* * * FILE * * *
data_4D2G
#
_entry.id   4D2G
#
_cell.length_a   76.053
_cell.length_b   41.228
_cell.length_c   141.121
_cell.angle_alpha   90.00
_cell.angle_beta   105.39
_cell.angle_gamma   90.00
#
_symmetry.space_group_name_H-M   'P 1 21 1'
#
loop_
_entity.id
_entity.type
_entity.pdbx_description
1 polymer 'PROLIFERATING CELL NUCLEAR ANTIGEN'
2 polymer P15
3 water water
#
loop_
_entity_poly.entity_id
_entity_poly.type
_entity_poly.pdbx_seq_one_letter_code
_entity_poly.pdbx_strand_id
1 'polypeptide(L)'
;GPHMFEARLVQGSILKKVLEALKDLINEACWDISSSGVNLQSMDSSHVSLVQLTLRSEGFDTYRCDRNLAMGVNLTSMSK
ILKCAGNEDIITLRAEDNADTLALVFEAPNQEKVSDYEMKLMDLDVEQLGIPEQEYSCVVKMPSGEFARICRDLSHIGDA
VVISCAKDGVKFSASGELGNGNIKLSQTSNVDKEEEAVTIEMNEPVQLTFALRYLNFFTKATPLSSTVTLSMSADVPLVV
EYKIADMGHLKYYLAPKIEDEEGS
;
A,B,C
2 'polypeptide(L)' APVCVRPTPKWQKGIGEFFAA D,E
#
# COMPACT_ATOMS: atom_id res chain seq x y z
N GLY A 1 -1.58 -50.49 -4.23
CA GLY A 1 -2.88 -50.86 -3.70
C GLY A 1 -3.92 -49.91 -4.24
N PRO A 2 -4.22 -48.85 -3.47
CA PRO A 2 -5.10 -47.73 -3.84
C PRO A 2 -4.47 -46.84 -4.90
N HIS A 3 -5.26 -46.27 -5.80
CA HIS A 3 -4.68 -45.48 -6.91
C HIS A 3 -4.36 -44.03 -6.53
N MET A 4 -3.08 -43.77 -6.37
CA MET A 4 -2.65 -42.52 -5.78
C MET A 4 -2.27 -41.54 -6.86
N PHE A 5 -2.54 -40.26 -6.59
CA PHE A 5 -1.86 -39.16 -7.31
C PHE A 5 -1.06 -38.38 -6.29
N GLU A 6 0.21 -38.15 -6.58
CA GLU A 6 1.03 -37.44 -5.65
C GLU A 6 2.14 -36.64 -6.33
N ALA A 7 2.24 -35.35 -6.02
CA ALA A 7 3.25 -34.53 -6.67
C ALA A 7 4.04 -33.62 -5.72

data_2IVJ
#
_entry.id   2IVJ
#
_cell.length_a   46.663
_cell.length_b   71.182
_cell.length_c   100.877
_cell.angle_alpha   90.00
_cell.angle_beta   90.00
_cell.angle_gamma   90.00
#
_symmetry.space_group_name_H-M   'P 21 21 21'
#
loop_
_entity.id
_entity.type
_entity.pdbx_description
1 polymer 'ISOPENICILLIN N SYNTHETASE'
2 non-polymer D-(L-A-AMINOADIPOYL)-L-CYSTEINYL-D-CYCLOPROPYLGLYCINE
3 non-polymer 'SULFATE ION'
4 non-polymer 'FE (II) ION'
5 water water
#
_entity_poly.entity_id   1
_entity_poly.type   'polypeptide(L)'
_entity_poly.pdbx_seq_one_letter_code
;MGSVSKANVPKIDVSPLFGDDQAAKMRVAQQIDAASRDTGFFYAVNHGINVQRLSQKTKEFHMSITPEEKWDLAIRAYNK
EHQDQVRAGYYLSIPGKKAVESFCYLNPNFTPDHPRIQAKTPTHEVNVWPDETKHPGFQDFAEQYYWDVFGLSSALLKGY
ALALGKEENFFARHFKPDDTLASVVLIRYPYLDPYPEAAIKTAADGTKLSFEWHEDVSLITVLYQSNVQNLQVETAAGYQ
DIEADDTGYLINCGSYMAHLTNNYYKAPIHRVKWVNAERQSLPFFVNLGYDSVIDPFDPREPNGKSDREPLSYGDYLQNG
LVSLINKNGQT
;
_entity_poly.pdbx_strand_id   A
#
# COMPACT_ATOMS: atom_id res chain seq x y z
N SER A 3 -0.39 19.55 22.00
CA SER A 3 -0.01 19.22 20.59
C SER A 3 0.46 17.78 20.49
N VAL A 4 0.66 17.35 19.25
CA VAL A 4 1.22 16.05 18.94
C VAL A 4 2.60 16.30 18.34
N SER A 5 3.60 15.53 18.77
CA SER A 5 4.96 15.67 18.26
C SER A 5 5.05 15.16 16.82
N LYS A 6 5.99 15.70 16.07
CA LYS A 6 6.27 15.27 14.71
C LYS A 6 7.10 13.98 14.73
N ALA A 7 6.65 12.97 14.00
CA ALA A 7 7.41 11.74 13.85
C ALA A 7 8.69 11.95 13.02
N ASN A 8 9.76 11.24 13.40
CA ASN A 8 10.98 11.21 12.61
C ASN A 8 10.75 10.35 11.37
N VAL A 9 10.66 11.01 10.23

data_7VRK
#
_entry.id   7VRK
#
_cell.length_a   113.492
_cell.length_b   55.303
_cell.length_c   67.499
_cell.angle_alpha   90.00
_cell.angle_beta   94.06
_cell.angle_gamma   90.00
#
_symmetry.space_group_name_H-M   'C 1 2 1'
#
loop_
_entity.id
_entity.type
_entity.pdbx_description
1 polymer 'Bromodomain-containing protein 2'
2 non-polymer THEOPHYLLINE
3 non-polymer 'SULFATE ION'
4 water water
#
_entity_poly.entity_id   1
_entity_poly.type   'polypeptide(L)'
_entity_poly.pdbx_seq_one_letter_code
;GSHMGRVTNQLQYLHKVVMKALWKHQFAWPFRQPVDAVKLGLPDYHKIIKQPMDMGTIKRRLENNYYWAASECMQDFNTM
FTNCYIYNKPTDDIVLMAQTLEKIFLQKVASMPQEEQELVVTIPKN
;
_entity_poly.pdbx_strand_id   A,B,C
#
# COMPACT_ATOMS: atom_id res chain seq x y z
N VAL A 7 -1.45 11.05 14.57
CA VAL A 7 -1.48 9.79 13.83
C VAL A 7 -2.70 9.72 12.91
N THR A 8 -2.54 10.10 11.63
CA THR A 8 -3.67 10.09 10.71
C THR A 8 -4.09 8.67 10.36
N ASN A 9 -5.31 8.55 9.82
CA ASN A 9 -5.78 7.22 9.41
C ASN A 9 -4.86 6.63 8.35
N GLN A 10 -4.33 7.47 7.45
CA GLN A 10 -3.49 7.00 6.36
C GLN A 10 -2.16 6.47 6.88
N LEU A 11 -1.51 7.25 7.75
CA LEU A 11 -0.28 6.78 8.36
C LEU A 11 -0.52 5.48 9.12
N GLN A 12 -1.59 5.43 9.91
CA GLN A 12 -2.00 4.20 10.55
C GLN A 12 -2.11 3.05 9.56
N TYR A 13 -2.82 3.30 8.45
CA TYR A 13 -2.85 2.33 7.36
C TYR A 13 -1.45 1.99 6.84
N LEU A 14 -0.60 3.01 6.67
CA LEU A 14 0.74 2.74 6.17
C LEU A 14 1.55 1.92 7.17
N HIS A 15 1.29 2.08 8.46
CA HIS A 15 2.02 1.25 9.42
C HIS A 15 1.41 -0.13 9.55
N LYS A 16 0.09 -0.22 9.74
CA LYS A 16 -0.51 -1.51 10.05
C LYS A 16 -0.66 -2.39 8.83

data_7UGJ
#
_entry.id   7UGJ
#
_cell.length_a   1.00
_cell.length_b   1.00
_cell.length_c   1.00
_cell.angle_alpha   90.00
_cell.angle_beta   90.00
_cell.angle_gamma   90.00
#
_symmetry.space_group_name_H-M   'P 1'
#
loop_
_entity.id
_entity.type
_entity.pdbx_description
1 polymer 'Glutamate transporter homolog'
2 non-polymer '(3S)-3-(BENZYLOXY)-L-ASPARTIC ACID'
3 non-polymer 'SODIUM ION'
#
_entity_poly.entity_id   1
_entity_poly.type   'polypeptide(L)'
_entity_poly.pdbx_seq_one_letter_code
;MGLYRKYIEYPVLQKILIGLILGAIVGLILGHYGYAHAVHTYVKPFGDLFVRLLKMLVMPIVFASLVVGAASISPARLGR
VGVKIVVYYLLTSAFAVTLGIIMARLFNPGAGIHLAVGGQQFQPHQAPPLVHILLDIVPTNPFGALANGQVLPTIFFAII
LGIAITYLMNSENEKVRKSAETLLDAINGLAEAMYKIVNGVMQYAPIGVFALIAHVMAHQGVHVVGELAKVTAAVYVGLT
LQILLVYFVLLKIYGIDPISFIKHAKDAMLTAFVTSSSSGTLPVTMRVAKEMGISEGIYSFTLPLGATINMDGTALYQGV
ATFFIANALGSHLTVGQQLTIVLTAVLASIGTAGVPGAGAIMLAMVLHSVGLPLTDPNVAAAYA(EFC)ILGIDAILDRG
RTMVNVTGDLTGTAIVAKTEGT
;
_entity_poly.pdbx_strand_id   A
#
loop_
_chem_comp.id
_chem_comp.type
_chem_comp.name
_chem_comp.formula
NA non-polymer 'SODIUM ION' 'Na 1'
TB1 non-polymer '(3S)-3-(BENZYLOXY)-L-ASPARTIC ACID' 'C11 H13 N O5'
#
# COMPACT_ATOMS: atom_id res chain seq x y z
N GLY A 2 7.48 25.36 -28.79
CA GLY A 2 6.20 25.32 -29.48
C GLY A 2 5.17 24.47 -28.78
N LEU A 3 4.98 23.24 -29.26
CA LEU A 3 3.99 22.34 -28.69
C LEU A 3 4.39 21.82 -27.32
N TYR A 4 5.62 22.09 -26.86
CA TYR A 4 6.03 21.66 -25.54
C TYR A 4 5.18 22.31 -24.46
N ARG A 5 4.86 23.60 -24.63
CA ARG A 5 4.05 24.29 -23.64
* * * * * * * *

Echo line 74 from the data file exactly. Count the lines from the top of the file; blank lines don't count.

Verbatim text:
_entity.pdbx_description